Developing A Recipe For Success

By Ross Enamait - Published in 2004

I have received several emails from aspiring boxers and athletes who are looking to develop a complete training program. These individuals seek assistance compiling a program that integrates strength training, plyometrics, sprint work, conditioning, skill work, and more. There are numerous training techniques available, which often leave the athlete confused and befuddled when constructing a weekly regimen.

There are many pieces in the complex puzzle that formulates a complete athlete. Time constraints, busy work schedules, family responsibilities, and class work only add to the madness. There is only so much time in a day, yet so many exercises you wish to perform.

How do you fit everything into one complete workout schedule?

One of the best ways to create a training schedule is by viewing your workout as a recipe for success. When preparing a meal for dinner, you follow a recipe with certain ingredients. Certain meals taste better than others. These tasty meals are better for a variety of reasons. The quality of their ingredients may be superior. A meal may be cooked too long or not long enough. The amount of a certain ingredient may be too little or too much. An extra tablespoon of salt can ruin the meal…

Although this is not a cooking class, many of these ideas transfer to the fitness world. A recipe for athletic success includes superior exercise selection. It allows for better use of limited training time. Certain recipes prescribe longer rest periods, more or less intensity, more or less repetitions, and so on. Numerous training systems and techniques are available. The athlete may not have time to perform each and every exercise that he desires. He must make best use of his time.

Let’s take a look at a few simple steps you can take to outline your own training program.

  1. One of the most important steps in developing a complete program is determining your training goals and objectives. How bad do you really want it? Do you want to get in shape or do you want to win a championship?

  2. Another important step is to determine how much time you have available to train each day of the week. Do you have 1, 2, or 3 hours each day? Do you plan to train in the morning and/or night? Write down your available training times on a piece of paper.

  3. What are you good at, what areas require improvement? For example, if you are an excellent boxer with great technique but always run out of gas, you will need to focus on conditioning.

  4. Next, jot down the different types of training that you wish to include in your program. A few examples include skill training, sparring, strength training, anaerobic conditioning drills, running, and plyometrics.

Once you have your list of available times and types of training, you can begin to piece together the puzzle. Let’s look at a quick example.

Below is a list of training techniques that you may wish to include in your workout.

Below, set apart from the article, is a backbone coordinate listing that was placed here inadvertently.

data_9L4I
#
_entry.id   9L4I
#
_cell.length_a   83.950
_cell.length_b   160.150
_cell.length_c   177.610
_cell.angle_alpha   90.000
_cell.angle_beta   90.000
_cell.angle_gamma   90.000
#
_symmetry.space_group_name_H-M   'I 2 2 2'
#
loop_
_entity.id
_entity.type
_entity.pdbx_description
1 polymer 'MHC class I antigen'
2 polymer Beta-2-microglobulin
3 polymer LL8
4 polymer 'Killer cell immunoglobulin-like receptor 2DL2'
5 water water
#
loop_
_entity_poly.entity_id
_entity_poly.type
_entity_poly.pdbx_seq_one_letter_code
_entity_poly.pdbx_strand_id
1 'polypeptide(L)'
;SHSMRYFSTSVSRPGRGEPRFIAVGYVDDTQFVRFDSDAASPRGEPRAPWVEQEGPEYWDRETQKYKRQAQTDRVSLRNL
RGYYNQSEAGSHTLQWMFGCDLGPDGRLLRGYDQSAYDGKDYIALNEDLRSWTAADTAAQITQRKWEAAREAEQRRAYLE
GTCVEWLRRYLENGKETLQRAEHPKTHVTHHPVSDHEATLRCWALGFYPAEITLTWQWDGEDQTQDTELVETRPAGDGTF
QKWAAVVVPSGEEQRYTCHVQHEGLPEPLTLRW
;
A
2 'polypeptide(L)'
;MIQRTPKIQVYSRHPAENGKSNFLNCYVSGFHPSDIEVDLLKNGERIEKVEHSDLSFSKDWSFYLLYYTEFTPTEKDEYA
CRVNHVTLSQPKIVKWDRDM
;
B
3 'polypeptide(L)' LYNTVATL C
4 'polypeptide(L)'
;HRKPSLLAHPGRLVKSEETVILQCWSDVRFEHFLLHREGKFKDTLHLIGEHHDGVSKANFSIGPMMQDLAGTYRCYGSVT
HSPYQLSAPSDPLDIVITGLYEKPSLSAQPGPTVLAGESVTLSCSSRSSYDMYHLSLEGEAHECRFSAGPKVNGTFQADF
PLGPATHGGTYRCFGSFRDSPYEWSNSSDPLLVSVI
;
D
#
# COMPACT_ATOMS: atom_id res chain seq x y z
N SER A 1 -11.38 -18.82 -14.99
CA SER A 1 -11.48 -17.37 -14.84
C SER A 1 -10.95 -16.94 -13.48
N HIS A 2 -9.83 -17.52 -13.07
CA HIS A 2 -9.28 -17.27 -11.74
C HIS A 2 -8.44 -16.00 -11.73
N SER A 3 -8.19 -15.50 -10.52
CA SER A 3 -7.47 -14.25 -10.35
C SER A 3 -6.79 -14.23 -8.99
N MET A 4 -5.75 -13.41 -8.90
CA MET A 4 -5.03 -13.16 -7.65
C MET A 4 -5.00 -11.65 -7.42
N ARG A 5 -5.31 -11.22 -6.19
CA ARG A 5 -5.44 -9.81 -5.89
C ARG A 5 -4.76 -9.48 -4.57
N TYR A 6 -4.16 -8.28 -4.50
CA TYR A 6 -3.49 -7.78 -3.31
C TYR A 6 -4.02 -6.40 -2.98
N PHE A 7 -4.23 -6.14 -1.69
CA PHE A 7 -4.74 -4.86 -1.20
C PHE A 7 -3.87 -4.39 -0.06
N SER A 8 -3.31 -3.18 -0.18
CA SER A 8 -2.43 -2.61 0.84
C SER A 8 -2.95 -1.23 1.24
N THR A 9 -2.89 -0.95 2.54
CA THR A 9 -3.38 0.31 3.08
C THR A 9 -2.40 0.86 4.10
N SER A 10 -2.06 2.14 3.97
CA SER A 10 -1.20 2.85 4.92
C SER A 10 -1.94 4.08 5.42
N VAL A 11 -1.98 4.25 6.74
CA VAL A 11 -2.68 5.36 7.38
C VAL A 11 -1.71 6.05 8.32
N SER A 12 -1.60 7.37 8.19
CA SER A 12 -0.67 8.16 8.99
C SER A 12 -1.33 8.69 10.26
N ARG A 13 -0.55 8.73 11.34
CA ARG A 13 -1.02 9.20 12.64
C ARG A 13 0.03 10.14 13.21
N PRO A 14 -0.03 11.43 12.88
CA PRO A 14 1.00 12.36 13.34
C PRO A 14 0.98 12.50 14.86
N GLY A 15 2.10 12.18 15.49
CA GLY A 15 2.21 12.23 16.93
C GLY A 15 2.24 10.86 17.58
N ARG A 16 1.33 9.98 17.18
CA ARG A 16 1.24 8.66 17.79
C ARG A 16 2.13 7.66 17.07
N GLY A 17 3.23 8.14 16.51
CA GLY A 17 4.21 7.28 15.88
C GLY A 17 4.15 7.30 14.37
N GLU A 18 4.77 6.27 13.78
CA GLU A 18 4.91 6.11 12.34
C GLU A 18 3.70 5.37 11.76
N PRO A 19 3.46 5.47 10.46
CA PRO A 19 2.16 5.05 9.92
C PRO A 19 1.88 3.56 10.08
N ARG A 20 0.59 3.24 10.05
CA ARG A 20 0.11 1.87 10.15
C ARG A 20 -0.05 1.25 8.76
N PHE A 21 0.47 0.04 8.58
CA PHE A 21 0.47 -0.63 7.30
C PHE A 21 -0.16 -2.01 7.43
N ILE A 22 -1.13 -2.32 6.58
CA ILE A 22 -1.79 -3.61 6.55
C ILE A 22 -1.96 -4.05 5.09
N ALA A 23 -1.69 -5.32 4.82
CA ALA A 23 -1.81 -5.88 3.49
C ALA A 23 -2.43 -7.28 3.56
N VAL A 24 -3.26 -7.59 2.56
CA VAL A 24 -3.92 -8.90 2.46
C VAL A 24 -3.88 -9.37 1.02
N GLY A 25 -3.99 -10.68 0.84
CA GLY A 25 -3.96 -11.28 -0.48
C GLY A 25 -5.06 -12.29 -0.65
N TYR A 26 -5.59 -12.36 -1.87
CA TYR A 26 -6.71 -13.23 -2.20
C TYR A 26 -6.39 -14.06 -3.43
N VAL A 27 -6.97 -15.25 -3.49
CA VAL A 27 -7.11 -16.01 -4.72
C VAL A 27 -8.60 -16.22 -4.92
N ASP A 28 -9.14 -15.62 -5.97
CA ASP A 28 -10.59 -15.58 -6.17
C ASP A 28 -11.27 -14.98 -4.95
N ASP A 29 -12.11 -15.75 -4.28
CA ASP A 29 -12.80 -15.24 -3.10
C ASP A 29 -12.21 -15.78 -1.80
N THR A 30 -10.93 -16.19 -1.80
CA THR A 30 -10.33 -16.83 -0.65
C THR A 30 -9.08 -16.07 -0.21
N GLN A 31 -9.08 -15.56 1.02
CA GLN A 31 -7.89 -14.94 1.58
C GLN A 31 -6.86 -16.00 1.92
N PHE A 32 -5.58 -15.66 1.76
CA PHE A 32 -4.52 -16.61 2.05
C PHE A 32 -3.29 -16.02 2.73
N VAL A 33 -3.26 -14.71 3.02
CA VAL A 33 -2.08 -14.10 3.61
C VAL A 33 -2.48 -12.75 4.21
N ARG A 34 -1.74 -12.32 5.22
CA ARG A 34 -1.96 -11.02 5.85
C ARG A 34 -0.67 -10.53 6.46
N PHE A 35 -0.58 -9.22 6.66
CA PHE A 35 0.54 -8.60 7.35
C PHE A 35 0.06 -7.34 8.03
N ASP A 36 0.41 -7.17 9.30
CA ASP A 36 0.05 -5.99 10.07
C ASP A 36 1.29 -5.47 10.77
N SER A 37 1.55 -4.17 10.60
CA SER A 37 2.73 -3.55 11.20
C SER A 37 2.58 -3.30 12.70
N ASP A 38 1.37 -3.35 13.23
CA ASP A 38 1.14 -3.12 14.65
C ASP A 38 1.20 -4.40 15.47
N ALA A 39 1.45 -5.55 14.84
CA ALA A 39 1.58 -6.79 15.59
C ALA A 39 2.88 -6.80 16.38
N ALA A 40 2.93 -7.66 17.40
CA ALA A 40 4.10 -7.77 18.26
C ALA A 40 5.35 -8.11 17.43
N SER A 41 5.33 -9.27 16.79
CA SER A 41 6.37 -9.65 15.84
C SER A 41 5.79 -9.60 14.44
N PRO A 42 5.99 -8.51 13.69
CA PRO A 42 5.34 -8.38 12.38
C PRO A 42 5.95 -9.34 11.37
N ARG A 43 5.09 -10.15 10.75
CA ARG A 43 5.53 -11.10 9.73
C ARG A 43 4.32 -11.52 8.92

• Conditioning drills - 2 or 3 days per week
  • Plyometrics - Not to be performed on consecutive days
  • Strength training - 2 or 3 days per week
  • Sparring - Not to be performed on consecutive days
  • Skill training - 4 or 5 days per week
  • Core training - 3 days per week

Suppose that you have 6 days per week available to train. You have allocated between 1 and 2 hours per day. Let’s put these pieces together into one complete puzzle.

Sample Week

Monday: Skill training – Conditioning drills

Tuesday: Sparring – Skill training – Core training

Wednesday: Shadow boxing - Strength training - Plyometrics

Thursday: Sparring – Skill training – Core training

Friday: Skill training – Conditioning drills

Saturday: Shadow boxing - Strength training – Plyometrics – Core training

Sunday: Rest

A serious fighter would also add a roadwork program to this schedule. Roadwork consists of various sprints, intervals, and distance runs. It recommended that a fighter run early in the morning so that he has all day to rest before training again in the evening.

Workout Summary

This is just one example of a possible training program. This routine includes 3 days of conditioning drills. Two examples of conditioning drills include Burpee Intervals and Jump Rope Training. Skill training is emphasized 4 days per week. Skill training for boxing could include activities such as heavy bag work, focus mitt training, partner drills, and hitting the double-end bag. Strength training and plyometrics are integrated into a complete routine twice per week. Core training is performed 3 days per week.

It is much easier to develop a complete training schedule when you write down your available training times, along with the exercises/training techniques you wish to include. Once you determine these two steps, you can piece together a complete workout that fits into your schedule. It is important to determine your needs, rate the importance of each training type, and allocate the time necessary to fulfill your goals.

About the Author - Ross Enamait is an innovative athlete and trainer, whose training style is among the most intense that you will find. Ross is committed to excellence and advancements in high performance conditioning and functional strength development. He has a sincere interest in helping today's athlete in their quest for greatness.

Ross has authored several comprehensive training manuals, designed for athletes participating in combat sports such as boxing, wrestling, and MMA.

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